According to the BLS’ new databook on women in the labor force, women have made significant progress in the areas of educational achievement and earnings over the last 40 years. Labor force participation is significantly higher among women today than it was in the 1970s, but it seems to have peaked at 60 percent in 1999. By 2011, only 58.1 percent of women were in the labor force, down .5 percentage point from 2010.
While there are a wide variety of reasons women may be exiting the workforce, the economic benefits to promote female employment are pretty clear. According to the recent paper from Booz & Company, Empowering the Third Billion: Women and the World of Work in 2012, “if female employment rates were to match male rates in the United States, overall GDP would increase by 5 percent.”
Employers can help to stop this decline by stepping up their efforts to recruit women – and that means understanding how women search for jobs and what they look for in potential employers.
Recent CareerBuilder research shows females are more willing to learn new skills outside of the scope of their current position (68% vs. 63% of men). Attracting more female workers could be as easy as highlighting your organization’s training and re-skilling programs. This finding also indicates an opportunity for employers to retain current employees by providing more training and development opportunities for their current workers.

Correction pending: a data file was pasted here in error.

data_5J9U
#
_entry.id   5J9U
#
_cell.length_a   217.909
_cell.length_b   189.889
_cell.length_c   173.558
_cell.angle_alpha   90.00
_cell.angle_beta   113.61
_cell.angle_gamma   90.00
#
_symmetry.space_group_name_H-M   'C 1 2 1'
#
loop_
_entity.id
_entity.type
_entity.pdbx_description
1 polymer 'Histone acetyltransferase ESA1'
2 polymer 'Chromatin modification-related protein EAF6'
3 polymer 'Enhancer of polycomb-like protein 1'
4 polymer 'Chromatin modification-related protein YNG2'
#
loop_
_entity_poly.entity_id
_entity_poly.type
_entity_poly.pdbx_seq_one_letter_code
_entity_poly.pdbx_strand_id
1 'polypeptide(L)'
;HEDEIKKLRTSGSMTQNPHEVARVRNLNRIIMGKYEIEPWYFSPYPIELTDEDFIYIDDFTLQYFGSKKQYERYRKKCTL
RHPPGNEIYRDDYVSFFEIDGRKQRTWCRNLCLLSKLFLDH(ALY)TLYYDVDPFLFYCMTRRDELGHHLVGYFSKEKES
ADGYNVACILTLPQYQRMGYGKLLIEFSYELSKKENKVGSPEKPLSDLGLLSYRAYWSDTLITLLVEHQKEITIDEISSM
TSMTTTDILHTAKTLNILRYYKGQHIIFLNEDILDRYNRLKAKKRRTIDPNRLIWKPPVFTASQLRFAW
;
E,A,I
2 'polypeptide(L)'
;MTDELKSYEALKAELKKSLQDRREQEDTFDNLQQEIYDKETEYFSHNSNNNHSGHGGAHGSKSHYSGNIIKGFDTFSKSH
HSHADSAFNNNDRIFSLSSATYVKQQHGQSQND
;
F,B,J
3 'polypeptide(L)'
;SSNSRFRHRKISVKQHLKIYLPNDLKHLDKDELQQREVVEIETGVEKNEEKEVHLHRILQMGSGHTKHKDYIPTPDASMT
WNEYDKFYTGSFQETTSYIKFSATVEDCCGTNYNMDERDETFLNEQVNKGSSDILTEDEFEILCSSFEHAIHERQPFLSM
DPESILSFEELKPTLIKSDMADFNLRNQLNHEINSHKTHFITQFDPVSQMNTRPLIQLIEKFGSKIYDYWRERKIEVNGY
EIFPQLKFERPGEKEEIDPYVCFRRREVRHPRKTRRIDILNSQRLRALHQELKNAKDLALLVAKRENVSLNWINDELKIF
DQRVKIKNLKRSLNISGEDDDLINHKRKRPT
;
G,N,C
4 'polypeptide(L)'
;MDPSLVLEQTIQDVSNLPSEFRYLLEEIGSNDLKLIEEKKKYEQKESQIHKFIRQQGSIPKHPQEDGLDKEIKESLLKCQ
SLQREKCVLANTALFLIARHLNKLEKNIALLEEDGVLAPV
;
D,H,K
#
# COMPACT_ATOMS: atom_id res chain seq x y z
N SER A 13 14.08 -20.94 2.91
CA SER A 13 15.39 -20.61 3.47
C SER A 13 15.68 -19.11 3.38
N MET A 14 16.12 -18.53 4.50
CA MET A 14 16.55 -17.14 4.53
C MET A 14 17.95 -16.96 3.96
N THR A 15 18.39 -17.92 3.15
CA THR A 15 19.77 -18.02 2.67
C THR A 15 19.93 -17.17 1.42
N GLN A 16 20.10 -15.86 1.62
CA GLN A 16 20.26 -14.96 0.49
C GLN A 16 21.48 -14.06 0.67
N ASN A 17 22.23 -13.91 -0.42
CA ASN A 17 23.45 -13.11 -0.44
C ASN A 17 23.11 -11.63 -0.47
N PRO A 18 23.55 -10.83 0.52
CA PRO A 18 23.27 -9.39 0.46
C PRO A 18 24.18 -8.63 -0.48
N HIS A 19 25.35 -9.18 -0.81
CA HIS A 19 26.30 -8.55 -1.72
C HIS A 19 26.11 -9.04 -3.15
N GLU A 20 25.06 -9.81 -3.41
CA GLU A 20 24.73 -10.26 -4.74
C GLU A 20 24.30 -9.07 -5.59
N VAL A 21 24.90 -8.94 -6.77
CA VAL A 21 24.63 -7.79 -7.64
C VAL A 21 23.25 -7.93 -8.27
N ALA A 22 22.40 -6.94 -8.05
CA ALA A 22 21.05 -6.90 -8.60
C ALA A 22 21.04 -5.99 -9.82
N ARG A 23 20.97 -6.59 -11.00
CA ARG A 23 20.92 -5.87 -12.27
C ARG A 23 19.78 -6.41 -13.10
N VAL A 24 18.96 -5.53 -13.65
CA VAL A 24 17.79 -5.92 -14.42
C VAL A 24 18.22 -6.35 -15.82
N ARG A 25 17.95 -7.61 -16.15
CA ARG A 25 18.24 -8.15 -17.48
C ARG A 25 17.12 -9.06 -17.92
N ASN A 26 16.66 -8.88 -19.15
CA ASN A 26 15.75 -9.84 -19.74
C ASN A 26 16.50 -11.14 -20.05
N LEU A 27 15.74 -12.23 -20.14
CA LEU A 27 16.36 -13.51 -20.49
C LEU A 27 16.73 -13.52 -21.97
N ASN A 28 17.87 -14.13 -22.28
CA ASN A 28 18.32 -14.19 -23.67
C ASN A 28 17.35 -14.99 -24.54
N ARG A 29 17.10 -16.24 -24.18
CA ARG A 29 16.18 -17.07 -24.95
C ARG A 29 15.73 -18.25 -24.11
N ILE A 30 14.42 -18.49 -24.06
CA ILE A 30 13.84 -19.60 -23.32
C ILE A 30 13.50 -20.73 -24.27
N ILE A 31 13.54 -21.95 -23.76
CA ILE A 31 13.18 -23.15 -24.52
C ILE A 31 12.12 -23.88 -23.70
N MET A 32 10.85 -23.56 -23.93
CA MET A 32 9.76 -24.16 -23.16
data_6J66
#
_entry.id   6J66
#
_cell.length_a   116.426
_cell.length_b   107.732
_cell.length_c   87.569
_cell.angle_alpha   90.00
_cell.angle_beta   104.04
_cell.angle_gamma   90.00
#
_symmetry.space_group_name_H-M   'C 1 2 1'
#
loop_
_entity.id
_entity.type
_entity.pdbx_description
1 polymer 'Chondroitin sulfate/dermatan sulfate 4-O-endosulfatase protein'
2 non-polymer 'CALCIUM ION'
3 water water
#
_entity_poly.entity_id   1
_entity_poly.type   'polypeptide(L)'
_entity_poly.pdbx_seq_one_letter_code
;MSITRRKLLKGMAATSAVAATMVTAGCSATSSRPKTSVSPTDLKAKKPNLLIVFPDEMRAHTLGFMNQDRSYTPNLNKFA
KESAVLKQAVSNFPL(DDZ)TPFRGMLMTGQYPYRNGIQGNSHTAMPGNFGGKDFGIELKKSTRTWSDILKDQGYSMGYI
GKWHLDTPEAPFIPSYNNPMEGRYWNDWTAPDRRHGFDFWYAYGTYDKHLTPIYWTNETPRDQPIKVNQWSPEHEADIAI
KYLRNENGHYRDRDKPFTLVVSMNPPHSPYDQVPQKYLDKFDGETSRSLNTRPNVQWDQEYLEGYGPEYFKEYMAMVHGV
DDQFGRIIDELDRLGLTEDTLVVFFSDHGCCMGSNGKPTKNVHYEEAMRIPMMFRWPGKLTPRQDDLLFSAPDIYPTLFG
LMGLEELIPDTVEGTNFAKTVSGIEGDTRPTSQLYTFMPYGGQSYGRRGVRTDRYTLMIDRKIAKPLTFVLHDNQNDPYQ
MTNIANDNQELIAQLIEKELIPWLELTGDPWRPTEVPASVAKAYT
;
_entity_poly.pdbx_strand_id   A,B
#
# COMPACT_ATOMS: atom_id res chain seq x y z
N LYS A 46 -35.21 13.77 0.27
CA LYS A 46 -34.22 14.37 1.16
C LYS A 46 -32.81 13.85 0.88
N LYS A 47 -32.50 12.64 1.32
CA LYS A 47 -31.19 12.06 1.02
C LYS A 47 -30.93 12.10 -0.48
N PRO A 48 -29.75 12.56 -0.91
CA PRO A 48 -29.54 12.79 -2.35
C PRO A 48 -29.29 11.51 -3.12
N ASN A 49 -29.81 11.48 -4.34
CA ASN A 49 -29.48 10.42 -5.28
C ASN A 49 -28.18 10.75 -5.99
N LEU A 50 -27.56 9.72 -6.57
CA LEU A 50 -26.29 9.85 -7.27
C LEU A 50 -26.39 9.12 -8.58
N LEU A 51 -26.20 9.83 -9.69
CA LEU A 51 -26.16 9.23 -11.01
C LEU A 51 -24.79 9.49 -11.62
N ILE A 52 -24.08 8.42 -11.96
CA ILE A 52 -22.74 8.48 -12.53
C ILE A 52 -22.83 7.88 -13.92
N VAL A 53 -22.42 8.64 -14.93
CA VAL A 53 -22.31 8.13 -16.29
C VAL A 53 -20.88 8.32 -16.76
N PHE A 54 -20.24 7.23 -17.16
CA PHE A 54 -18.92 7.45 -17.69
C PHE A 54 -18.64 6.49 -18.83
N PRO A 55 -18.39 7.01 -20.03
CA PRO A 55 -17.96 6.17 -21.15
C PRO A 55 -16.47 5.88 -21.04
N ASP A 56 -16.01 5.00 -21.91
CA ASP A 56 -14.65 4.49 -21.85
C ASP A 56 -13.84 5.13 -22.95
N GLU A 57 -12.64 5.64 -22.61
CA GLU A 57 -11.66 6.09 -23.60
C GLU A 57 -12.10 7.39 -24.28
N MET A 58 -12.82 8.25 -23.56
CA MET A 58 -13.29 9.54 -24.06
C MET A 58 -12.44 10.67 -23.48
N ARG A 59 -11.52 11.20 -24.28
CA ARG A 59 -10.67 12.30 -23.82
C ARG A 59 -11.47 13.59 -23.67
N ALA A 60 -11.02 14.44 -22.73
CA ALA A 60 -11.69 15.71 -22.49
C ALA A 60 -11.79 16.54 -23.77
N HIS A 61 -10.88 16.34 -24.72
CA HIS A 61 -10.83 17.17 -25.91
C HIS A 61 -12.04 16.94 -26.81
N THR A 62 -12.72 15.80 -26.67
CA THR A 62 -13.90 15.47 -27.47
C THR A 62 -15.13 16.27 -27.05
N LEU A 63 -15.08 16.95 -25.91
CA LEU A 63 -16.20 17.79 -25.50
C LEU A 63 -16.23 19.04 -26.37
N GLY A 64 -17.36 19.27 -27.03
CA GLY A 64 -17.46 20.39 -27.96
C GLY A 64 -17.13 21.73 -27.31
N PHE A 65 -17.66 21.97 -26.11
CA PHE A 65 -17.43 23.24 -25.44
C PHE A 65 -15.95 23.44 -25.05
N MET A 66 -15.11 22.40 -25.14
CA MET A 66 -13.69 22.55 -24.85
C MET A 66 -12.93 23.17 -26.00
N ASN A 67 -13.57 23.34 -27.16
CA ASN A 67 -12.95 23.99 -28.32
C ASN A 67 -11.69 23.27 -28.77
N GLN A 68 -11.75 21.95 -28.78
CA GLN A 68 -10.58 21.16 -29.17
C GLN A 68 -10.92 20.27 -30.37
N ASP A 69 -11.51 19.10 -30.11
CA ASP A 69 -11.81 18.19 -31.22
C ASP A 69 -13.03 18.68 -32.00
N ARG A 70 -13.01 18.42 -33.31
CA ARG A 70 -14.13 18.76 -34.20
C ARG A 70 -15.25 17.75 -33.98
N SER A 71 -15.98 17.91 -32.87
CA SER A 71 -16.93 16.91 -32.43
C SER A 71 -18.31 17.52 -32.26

Additional tips for attracting and retaining female workers include:
- Implement practices that reduce conflicts between work and family demands (i.e. promote flexible work schedules, provide access to daycare, promote a Results-Only Work Environment, etc.).
- Change the way jobs are structured/described and roles/behaviors enacted to make them gender neutral. Jobs should de-emphasize masculine and feminine stereotypical attributes. Application and hiring information should be gender neutral.
- Make it easier for women to work in male-dominated companies/industries by adapting working styles to allow women (and men) to accommodate family demands.
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